Talk:Epyx Fast Load
How did they do it?
Does anyone know how the FastLoad systems worked? What, technically, did they do?
- Fast loaders used a faster (custom) serial protocol. This was possible because you could send code to the disk drive and thereby modify its operation. Mirror Vax 05:16, 27 July 2005 (UTC)
Thank you! The Commodore_1541 page seems to bear this out:
The 1541 used a bit-serial version of the IEEE-488 (GPIB) parallel protocol. The simple protocol that the built-in DOS used supported only about 300 bytes/s. Some third-party speed-ups, however, could transfer about 4 kilobytes per second over the interface, and some "fast loaders" managed up to 10 kbytes/s.
Indeed, the serial bus timing diagrams on p 364 of the Commodore 64 Programmers Reference suggest that there is a LOT of handshaking that is done between every 8 bits. The computer has to acknowledge receipt of every byte. I suspect one could chain a number of bytes together into a larger block, and the chips will still be able to maintain timing. This seems like it would only be a marginal speed increase, though -- maybe 50%. I'm still curious what else they might be doing.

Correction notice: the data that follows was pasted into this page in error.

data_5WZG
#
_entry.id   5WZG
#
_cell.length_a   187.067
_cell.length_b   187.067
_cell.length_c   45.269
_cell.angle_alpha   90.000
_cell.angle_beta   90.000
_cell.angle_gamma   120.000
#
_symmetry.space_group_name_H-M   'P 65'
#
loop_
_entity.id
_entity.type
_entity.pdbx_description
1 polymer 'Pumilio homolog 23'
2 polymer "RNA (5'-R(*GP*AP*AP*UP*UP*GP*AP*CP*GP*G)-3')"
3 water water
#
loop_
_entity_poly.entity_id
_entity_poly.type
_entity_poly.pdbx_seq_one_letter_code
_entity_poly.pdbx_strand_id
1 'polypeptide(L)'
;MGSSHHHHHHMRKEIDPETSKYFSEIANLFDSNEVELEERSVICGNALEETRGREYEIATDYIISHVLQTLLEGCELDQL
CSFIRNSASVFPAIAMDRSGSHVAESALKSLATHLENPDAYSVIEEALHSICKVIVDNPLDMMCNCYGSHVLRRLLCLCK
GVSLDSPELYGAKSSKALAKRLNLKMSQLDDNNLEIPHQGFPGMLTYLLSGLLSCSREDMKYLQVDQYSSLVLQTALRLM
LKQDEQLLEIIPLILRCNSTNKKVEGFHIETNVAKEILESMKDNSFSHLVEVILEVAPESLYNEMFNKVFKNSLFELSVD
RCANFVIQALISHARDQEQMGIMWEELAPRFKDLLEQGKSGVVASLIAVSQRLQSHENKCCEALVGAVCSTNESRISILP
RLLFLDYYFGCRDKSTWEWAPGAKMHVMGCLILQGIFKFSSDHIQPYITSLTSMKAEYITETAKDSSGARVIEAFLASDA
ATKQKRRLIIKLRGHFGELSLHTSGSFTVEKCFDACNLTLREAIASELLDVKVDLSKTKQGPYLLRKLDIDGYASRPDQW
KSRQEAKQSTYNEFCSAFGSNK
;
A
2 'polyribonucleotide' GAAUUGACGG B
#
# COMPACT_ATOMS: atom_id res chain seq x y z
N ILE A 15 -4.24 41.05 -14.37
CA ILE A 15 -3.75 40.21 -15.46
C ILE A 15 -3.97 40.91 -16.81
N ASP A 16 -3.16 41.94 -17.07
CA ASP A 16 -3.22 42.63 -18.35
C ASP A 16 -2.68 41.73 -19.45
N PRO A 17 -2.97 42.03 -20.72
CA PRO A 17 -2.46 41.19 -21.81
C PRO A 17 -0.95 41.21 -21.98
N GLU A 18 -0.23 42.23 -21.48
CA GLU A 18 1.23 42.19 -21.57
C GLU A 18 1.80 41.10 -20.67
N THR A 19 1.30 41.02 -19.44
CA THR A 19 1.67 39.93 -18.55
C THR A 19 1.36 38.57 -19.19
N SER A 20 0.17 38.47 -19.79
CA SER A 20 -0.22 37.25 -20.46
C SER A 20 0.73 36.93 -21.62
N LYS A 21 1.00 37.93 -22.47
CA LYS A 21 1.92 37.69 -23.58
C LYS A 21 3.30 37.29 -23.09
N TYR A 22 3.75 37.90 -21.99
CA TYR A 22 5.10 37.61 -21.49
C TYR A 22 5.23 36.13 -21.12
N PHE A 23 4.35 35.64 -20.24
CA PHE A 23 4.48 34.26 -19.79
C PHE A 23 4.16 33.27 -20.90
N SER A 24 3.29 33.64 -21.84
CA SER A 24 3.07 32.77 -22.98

The Commodore 1541 user's guide suggests two other books -- one of which I may actually own. If I recover it from storage, I will see if it has an answer.
- You need to understand that the protocol is done completely in software. This is actually the root of the problem - even though the 64 had the hardware for a serial port (in the CIA chips), it was not used because of a desire to be compatible with VIC-20 peripherals. Mirror Vax 01:05, 28 July 2005 (UTC)
- Indeed, the UI- command "speeds up the 1541 when used with the Vic-20 only." according to the 1541 user's guide. mdwyer (should really sign up for WikiPedia...) --220.127.116.11 03:23, 29 July 2005 (UTC)